Re: [OPE-L] Marx's Form of Analysis

From: Howard Engelskirchen (howarde@TWCNY.RR.COM)
Date: Wed Feb 16 2005 - 03:19:16 EST

Norice that value is an unobservable -- it does not, cannot appear.
Therefore it is manifested by means of forms of appearance (exchange value,
money).  But, following Aristotle, a very different sort of form makes it
what it is -- this is value's constitutive form, its nature or essence, and
what that is, following Bettelheim, I've explained on the list before.  This
can be give a fully contemporary gloss by attention to the way scientific
realism approaches questions of real definition -- we can express the causal
structure that characterizes the nature of value in terms of its
constitutive form.


----- Original Message -----
From: <Gerald_A_Levy@MSN.COM>
Sent: Monday, February 14, 2005 5:51 PM
Subject: [OPE-L] Marx's Form of Analysis

> Hi again Phil:
> > I am not sure I understand this. You say and I query in brackets:
> > the value-form [exchange-value?]
> * Yes.
> >  is a necessary form of appearance of value and the money-form  [?money]
> * Yes.
> > is a necessary form of appearance of the value-form [exchange value?];
> * Yes.
> > hence value, use-value [how did use-value get in, as the necessary form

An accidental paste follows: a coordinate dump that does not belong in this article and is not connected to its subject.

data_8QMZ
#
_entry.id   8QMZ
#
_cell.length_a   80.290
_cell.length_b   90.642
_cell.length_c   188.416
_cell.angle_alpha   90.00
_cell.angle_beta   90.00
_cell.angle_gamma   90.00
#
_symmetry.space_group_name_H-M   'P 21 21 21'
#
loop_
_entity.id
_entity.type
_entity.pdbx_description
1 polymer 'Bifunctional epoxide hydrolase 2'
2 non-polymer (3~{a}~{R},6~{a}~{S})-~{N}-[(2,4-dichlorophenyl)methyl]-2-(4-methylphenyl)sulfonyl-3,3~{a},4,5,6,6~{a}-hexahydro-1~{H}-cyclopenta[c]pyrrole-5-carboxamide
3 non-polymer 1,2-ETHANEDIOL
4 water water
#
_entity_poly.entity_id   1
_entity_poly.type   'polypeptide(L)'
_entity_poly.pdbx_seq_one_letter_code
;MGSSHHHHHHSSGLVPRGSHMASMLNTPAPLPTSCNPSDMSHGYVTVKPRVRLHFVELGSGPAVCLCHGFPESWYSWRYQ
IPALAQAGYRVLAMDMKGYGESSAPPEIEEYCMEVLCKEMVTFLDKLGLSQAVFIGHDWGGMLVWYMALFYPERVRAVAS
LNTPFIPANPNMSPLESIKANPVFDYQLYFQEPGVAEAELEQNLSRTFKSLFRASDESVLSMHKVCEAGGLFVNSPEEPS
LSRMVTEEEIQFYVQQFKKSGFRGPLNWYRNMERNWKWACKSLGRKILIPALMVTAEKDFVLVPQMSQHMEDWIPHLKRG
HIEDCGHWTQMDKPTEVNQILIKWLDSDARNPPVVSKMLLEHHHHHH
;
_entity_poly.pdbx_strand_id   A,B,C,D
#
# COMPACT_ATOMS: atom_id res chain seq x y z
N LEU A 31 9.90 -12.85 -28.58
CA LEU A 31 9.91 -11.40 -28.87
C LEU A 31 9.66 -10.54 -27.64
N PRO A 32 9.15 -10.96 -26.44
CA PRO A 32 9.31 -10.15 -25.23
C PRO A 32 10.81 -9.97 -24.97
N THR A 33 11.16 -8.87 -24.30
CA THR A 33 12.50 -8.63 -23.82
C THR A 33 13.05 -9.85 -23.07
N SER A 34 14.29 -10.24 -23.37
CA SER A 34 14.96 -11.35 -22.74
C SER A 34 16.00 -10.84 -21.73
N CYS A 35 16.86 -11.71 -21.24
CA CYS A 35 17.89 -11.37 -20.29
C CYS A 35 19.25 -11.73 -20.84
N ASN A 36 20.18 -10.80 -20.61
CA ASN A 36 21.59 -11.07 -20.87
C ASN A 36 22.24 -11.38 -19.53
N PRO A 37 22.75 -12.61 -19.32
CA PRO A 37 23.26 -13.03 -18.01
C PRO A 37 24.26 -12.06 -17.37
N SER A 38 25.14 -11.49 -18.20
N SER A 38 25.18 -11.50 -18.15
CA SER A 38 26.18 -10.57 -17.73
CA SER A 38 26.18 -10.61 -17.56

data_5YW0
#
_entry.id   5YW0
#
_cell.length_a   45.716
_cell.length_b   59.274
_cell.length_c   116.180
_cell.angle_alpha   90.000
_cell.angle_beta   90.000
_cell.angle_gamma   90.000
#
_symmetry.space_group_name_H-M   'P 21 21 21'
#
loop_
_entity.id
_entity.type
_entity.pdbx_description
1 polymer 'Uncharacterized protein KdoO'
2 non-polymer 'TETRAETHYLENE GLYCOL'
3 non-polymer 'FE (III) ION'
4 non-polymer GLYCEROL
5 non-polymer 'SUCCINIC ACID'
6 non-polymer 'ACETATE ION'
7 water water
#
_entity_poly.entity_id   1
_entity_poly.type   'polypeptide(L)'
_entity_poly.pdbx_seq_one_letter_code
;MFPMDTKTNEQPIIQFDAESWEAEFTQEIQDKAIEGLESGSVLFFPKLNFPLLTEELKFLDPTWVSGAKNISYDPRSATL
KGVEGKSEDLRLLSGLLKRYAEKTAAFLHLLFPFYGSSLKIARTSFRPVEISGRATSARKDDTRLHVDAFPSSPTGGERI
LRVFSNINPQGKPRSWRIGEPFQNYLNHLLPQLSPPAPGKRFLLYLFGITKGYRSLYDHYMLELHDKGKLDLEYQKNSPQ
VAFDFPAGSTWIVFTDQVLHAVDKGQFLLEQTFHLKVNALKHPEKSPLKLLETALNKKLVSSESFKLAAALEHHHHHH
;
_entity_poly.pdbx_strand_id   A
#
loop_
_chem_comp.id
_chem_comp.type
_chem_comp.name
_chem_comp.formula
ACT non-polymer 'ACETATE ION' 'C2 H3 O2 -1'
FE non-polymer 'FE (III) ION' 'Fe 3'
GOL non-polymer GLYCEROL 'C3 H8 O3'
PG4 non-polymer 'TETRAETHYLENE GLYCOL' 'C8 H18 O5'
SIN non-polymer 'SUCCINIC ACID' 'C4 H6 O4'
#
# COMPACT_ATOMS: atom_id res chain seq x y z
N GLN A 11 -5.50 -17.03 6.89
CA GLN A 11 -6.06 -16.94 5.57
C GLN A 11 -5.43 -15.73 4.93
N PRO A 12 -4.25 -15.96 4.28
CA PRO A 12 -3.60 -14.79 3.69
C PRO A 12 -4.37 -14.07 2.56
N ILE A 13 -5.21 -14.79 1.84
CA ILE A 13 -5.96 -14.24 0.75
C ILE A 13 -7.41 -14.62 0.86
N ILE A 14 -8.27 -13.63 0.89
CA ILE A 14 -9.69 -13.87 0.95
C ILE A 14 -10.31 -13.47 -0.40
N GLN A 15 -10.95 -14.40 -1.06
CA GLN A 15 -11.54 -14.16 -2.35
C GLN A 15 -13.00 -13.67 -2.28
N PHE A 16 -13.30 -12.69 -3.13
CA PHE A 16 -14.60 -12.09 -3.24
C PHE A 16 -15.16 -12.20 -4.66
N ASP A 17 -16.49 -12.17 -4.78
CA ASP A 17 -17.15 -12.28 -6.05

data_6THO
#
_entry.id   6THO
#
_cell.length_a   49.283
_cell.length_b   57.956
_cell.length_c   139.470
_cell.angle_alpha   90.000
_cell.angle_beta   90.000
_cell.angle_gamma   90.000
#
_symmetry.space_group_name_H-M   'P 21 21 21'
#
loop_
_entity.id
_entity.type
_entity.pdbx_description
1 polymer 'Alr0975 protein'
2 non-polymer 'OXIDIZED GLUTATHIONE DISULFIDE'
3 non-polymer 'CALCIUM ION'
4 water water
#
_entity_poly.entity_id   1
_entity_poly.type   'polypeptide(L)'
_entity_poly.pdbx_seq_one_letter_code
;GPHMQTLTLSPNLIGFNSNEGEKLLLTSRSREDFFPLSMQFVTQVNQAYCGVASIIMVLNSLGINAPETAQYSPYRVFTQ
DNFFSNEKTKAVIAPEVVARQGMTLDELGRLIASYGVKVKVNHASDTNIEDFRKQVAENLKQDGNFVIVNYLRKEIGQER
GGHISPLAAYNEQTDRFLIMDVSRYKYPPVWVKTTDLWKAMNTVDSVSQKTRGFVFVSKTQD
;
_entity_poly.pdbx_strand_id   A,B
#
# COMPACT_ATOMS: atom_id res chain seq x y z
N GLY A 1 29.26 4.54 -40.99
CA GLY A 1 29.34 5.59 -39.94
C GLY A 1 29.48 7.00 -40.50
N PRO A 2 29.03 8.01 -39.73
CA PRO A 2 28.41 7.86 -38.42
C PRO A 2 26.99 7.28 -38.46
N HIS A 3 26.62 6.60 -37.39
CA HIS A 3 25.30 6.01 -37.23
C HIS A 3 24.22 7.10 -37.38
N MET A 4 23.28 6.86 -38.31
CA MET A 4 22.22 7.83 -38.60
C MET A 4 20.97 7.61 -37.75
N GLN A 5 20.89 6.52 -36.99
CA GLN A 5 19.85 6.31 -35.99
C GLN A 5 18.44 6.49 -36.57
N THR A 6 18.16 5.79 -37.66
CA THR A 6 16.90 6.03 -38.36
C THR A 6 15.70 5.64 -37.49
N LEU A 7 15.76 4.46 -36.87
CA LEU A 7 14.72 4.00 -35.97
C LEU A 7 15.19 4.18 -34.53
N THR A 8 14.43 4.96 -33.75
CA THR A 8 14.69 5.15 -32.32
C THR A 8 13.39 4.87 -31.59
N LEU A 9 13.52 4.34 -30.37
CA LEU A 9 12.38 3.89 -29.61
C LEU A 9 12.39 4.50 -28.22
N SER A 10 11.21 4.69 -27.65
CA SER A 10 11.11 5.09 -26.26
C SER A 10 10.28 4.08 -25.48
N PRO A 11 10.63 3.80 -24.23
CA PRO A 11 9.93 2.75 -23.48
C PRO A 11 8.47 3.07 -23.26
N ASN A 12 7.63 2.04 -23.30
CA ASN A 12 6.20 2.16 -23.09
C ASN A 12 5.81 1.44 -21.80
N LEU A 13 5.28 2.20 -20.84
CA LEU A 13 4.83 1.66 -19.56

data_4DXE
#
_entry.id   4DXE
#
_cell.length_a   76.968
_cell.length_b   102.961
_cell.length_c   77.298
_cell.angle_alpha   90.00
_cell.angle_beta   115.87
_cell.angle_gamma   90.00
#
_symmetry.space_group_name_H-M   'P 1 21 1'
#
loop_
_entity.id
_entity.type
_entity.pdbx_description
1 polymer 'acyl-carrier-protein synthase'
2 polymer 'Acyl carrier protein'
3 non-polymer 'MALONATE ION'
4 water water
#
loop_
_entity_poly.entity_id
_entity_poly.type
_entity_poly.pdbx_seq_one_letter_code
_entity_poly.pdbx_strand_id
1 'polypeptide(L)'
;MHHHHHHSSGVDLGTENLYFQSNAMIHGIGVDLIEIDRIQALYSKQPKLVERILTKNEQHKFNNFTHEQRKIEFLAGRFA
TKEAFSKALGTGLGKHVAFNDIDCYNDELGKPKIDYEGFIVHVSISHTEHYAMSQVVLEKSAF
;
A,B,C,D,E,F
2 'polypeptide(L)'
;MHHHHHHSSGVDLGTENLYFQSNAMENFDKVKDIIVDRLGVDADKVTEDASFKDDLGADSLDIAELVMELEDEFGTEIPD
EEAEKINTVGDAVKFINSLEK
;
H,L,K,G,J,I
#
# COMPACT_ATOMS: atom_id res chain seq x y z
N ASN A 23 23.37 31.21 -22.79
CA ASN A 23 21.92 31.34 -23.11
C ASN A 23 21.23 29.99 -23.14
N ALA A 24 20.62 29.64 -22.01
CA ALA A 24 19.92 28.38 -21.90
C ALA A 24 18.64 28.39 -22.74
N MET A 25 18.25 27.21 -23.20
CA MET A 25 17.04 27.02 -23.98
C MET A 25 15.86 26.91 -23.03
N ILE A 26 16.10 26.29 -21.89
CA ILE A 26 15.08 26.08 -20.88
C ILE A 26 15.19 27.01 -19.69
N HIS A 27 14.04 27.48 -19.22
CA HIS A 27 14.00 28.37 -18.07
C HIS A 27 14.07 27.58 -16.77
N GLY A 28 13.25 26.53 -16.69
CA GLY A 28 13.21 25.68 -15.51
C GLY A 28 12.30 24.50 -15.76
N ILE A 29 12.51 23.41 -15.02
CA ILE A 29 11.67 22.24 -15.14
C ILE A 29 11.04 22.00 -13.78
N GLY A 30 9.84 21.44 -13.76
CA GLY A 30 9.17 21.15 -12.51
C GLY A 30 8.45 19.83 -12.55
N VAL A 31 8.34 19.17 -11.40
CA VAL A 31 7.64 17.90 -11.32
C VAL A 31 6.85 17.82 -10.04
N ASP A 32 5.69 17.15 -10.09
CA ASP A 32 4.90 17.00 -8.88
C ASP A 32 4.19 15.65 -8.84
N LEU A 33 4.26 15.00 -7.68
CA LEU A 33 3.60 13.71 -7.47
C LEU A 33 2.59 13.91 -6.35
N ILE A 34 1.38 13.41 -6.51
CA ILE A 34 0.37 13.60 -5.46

> > of appearance of money/money-form?],
> *  Use-value is a category required for the existence of value, it is
>     a 'constituent' of value.
>     ||| no use-value => no value;  no use-value => no exchange value |||
> > exchange-value, and
> > money are all "intrinsic" to the commodity-form).
> > [PD] I think what is needed here is a lengthy study of the various
> > in which Marx used thr term form.
> Yes, I think that would be an excellent topic to discuss.
> I believe that Marx used the term value-form in more than one sense:
> one is the sense you referred to, the other was meant to mean
> exchange-value.  Value-form theory (VFT), which utilizes form
> _analysis_, refers to the former.
> Perhaps a way of discussing that topic would be to consider the various
> senses in which form was used _prior to_ Marx (e.g. in Hegel) and then
> to consider how Marx's usage was similar to and different from prior
> usage.
> You know something about Aristotle, I recall.  What were the various
> senses in which Aristotle used the term form? (I'll cc Michael E because
> that's a topic that he should know about as well and  I don't know how
> often he reads posts).
> Who first developed the expression "form analysis"?
> > As to use-value, someone once said that for Marx value was King
> > but use-value was Lord High Everything Else.  Does anyone recall who
> > sais that?
> The Marx associated with the expression "Lord High Everything
> Else" was none other than  -- you bet your life -- Graucho.  So,
> whoever said the above was playfully mixing Marxs.
> In solidarity, Jerry

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